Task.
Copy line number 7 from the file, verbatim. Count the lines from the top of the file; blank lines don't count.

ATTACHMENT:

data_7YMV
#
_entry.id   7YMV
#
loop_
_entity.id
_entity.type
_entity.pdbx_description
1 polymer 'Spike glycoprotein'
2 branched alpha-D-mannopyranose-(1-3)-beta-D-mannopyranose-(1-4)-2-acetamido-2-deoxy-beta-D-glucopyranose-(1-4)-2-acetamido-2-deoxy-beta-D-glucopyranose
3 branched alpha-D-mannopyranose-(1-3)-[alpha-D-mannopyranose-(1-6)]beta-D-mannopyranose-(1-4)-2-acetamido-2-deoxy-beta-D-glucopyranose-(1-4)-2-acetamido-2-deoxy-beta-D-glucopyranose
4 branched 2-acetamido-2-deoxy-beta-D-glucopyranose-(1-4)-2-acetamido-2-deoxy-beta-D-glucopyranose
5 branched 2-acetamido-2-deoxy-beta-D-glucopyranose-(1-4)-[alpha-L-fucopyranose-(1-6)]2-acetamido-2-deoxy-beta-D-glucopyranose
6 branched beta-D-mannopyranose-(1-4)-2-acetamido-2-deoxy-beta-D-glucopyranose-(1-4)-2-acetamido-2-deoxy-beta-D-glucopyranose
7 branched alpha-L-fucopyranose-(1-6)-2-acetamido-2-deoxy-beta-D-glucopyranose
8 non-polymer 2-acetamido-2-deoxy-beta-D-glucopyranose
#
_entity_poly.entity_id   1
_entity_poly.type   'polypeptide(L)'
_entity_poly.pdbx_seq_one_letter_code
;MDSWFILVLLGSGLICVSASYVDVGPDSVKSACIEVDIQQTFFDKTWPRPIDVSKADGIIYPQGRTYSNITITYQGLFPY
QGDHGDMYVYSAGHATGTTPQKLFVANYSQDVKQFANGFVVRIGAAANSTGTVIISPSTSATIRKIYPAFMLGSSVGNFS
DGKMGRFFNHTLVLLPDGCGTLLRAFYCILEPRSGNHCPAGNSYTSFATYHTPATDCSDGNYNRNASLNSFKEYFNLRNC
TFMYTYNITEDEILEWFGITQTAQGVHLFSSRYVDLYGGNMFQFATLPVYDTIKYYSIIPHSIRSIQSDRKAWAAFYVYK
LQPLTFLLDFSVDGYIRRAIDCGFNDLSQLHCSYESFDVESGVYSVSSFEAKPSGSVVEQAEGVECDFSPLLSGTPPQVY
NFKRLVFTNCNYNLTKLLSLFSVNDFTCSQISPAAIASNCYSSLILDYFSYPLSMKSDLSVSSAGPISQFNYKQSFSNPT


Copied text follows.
_entity.type